It was the summer of my senior year in high school, about 100 years ago, or as my daughter puts it: Back when you were in the Olden Days, Mommy (kills me). I had a party. A Toga party. No joke. Everyone showed up in togas. Let me go back to that. EVERYONE showed up.
There must have been over 100 kids Animal House-style in my basement, in my backyard. My parents were upstairs. First, “the fight” broke out, followed by those kids who appeared with hidden bottles of alcohol, and then of course, the noise factor turned the neighborhood against me. It was The impetus for one particular neighbor to come out in her nightgown and shout: “Turn it down! Or I’m going to call the police!” She waited .02 seconds and of course dialed 911. The party was “busted.” I was grounded, and so were a slew of my friends.
Would I do it again?
Let’s rephrase that. How would I feel now if the toga hostess was my daughter?
That’s where I’m at, that’s where you’re at, and that was where my good friend Jen (not her real name) was at a few weekends ago. She was off celebrating her friend’s 40th birthday, an overnighter at a downtown hotel, and her high school senior, a great student, very involved, an awesome kid who works and pays for all of her own extras (a rarity in this town), who (and yes, I’m biased because I adore this girl), had a party. Mouse was away, kitty wanted to play.
I’ve been there, so have you.
Life is great when you can get away with things, but the real lessons come in when you’re caught.
The party was loud, there was alcohol, minors, the whole shebang. The police arrived. Kids received drinking tickets, and my friend’s daughter was beside herself. Jen received the dreaded police call, and had to deal with the “situation” plus talk-of-the-town embarrassment (what kind of mother are you?), and a good dose of community relief (so glad it was your kid NOT MINE).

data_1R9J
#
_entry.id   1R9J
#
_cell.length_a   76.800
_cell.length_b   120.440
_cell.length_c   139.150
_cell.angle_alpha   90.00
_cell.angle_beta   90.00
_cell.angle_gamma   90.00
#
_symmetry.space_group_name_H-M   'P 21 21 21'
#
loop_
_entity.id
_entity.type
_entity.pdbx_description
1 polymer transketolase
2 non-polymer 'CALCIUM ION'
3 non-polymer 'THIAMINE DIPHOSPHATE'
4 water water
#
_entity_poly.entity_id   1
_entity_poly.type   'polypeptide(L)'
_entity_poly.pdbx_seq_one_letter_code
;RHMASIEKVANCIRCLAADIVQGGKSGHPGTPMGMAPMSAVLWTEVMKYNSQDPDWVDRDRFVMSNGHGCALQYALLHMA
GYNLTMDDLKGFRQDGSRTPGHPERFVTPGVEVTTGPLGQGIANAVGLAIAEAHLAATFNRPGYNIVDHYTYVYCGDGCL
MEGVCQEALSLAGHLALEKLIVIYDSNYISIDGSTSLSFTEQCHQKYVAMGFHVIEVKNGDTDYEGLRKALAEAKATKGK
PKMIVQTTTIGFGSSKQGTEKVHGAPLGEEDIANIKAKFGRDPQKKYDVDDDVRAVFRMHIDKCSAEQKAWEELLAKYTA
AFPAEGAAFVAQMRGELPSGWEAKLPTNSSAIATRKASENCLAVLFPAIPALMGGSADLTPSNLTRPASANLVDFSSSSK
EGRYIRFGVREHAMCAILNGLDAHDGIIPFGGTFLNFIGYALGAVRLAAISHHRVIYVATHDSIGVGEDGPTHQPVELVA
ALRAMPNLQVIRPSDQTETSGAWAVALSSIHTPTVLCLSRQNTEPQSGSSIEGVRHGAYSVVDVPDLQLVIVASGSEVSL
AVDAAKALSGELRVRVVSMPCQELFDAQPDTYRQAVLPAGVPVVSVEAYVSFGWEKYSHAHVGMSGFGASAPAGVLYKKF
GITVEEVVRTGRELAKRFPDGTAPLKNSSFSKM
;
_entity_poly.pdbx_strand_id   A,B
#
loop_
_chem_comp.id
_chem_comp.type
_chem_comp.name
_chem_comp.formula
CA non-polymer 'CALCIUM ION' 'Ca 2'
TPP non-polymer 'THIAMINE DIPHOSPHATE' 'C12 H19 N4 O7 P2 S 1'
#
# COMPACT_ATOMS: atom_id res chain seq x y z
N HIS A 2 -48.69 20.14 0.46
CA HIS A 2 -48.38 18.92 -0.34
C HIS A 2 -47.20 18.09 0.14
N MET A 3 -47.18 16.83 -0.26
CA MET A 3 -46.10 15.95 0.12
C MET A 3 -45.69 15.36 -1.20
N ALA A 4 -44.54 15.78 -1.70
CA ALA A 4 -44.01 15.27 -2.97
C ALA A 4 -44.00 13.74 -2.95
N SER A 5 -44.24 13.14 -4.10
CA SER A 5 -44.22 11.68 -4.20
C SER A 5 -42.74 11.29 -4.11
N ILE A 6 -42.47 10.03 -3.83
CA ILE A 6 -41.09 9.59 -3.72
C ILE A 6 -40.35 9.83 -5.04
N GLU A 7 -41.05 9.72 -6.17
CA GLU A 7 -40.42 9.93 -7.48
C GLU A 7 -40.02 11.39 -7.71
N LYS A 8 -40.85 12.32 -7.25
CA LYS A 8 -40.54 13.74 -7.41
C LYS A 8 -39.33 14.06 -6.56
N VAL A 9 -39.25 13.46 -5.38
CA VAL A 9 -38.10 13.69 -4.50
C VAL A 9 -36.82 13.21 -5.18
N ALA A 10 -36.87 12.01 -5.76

Jen and I discussed the consequences of the party at Starbucks. She was surprisingly composed. “My daughter is a great girl, who works hard. I want to help her get through the long-term ramifcations of this — license suspension, car insurance hikes, and of course, this ‘ticket’ that could follow her on her college record. BUT …” she leaned forward, “I want her to learn a lesson here. Community service, etc. I am ALL for it.”
Jen proceeded to tell me a story about when her younger child stole beads from a store years ago, after she had been told: “We are not buying those, put them back.” The beads spilled (of course) out of her daughter’s guilty pocket, and were discovered. Jen could easily have brought her child back to the store to ‘fess up. She did better. She went to a local security guard in the mall and said, “This is what my kid did. Read her the Riot Act. Scare the shit out of her.”
Jen said, “If I had screamed my head off that day, it would have been in one ear and out the other. This way, the message: Never steal, or else, stuck.”
And she was right. The security guard’s image is now forever embedded in her daughter’s head.
A life lesson learned, and earned.
Last week was Senior Prank Day in a local high school, my district, that went awry. And let me preface this story with, I was the girl who ALWAYS chose Dare in “Truth or Dare.” I would have been right in there on this annual prank. Big time. Every year the seniors do something funny (forbidden) at the school as their Last Hurrah. This year was flour and fans. As in, bringing in bags of flour and letting the shit hit the fan — and it did — everywhere. One student who already had an injury apparently slipped on the flour-covered floor, fell, and hurt herself. The school had sent out a pre-warning to students about not joining the Senior Prank, and then a follow-up threat: You play, you pay.